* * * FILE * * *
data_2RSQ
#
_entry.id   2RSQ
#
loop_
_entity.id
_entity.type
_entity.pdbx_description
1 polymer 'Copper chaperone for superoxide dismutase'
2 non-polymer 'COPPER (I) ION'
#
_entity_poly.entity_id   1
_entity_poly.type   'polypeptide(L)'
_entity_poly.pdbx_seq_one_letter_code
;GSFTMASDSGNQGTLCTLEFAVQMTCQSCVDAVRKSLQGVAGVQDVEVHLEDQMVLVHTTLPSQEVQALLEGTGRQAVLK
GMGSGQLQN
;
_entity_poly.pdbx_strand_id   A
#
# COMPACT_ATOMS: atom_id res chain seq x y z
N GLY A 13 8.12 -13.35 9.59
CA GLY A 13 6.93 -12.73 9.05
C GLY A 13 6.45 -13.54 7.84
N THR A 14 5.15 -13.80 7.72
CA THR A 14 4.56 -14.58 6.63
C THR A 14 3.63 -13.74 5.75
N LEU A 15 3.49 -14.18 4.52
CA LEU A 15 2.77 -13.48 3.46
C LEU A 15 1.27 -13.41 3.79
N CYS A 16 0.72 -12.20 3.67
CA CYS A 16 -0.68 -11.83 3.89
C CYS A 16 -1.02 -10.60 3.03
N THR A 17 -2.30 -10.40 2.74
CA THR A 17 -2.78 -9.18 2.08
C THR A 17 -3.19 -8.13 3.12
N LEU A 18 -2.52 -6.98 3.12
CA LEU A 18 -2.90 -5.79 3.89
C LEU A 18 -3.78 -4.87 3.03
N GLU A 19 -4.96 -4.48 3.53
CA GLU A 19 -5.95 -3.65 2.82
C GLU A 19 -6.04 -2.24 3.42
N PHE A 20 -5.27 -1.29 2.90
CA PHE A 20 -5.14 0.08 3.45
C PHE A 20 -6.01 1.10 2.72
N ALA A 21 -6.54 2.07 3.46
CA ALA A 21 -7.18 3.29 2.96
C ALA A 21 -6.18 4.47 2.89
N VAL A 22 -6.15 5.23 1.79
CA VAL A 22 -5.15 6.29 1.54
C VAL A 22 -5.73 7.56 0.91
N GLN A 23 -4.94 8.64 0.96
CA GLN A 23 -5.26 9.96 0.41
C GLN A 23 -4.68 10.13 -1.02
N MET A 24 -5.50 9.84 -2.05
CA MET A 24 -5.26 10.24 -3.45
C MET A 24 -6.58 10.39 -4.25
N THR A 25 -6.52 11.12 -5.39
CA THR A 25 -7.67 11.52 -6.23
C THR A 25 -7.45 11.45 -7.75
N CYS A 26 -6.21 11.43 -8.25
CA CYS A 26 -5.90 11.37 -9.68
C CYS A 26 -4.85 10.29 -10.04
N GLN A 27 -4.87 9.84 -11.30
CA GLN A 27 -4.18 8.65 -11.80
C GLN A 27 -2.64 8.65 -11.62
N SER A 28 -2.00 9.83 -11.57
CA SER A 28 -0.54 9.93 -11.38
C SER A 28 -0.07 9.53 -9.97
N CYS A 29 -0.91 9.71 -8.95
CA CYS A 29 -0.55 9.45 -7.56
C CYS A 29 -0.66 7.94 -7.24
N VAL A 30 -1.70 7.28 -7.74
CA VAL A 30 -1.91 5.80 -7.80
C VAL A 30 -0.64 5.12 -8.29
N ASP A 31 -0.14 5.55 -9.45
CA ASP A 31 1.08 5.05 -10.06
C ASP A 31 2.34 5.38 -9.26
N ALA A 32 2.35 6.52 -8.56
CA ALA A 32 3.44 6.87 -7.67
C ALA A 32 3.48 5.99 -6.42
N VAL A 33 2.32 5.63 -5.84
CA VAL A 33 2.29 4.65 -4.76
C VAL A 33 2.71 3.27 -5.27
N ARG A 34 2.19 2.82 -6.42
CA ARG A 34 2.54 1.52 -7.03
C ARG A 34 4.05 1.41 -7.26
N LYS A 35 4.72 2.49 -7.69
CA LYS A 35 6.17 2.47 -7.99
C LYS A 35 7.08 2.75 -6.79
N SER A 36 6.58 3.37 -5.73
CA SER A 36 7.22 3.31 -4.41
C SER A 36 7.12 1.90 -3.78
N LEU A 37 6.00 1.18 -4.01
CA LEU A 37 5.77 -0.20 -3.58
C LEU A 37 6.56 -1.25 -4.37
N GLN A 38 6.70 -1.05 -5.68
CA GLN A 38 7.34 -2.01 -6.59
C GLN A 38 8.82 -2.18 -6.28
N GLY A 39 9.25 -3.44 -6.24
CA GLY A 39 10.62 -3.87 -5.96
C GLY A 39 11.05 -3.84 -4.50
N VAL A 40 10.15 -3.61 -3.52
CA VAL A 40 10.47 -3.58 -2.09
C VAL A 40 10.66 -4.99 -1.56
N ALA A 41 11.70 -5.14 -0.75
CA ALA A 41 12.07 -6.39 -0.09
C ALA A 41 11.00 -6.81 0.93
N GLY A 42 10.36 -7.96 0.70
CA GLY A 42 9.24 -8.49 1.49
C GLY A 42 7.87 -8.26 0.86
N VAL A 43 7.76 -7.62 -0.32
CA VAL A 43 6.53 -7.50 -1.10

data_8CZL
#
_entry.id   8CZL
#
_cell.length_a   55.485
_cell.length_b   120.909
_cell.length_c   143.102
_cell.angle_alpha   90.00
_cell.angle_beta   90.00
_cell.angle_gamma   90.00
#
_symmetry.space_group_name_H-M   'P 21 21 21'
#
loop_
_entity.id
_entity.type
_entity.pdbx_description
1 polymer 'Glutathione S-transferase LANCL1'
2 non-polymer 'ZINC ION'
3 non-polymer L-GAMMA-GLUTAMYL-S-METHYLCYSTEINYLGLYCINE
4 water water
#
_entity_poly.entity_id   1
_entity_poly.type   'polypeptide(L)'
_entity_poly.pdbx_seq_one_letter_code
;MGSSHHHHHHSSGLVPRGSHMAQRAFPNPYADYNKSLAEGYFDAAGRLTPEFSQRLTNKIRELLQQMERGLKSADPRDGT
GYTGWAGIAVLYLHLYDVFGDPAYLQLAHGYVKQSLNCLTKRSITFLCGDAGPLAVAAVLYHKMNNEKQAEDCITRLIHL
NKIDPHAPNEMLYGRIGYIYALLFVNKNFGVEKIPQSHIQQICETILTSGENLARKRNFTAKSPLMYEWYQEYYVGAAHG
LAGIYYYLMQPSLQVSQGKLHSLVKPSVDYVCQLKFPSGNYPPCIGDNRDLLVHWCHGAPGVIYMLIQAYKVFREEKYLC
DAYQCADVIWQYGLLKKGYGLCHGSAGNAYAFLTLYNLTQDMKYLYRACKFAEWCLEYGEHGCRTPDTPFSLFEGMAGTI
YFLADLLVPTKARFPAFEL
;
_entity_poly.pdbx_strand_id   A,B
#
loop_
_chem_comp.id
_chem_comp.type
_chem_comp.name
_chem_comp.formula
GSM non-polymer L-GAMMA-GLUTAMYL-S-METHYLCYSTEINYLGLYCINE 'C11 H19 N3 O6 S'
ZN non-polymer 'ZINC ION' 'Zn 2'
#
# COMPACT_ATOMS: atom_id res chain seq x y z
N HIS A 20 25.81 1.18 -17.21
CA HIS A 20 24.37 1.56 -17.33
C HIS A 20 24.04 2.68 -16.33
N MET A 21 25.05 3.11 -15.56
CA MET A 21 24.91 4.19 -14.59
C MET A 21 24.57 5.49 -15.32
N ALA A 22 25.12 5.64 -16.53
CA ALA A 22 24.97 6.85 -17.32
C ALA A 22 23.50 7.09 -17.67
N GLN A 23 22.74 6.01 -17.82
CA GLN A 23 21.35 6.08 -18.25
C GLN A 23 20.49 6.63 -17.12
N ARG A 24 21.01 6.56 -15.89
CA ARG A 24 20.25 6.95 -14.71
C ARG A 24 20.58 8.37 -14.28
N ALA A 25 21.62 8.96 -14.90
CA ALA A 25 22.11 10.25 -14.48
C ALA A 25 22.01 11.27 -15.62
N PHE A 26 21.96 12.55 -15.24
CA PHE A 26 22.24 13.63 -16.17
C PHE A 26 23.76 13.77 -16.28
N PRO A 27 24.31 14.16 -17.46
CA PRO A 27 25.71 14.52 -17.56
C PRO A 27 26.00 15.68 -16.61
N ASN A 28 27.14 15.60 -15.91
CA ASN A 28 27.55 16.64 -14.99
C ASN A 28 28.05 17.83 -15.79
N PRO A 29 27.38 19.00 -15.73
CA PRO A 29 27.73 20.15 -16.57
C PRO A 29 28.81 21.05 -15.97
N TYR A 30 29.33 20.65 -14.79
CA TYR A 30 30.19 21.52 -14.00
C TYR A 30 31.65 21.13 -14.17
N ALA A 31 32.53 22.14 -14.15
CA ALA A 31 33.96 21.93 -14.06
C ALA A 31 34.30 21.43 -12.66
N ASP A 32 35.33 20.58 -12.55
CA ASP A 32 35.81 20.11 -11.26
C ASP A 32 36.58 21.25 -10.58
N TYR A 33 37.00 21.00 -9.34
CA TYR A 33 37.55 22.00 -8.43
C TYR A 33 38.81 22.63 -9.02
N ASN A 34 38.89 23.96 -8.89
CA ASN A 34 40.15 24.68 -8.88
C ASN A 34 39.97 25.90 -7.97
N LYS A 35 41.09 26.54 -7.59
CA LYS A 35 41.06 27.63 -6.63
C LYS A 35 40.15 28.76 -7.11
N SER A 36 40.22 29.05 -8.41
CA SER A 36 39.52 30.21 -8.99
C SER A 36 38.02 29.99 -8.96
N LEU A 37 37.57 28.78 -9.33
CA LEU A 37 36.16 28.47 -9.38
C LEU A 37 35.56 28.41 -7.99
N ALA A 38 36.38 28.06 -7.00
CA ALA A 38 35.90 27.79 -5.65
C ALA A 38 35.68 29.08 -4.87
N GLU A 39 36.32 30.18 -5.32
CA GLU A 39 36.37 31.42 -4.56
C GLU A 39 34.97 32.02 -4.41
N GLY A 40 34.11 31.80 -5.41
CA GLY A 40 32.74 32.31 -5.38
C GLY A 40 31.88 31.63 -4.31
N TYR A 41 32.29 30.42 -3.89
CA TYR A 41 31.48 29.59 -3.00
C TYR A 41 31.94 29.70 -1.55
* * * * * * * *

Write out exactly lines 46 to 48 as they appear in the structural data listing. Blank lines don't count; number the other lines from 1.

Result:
CA ALA A 21 -7.18 3.29 2.96
C ALA A 21 -6.18 4.47 2.89
N VAL A 22 -6.15 5.23 1.79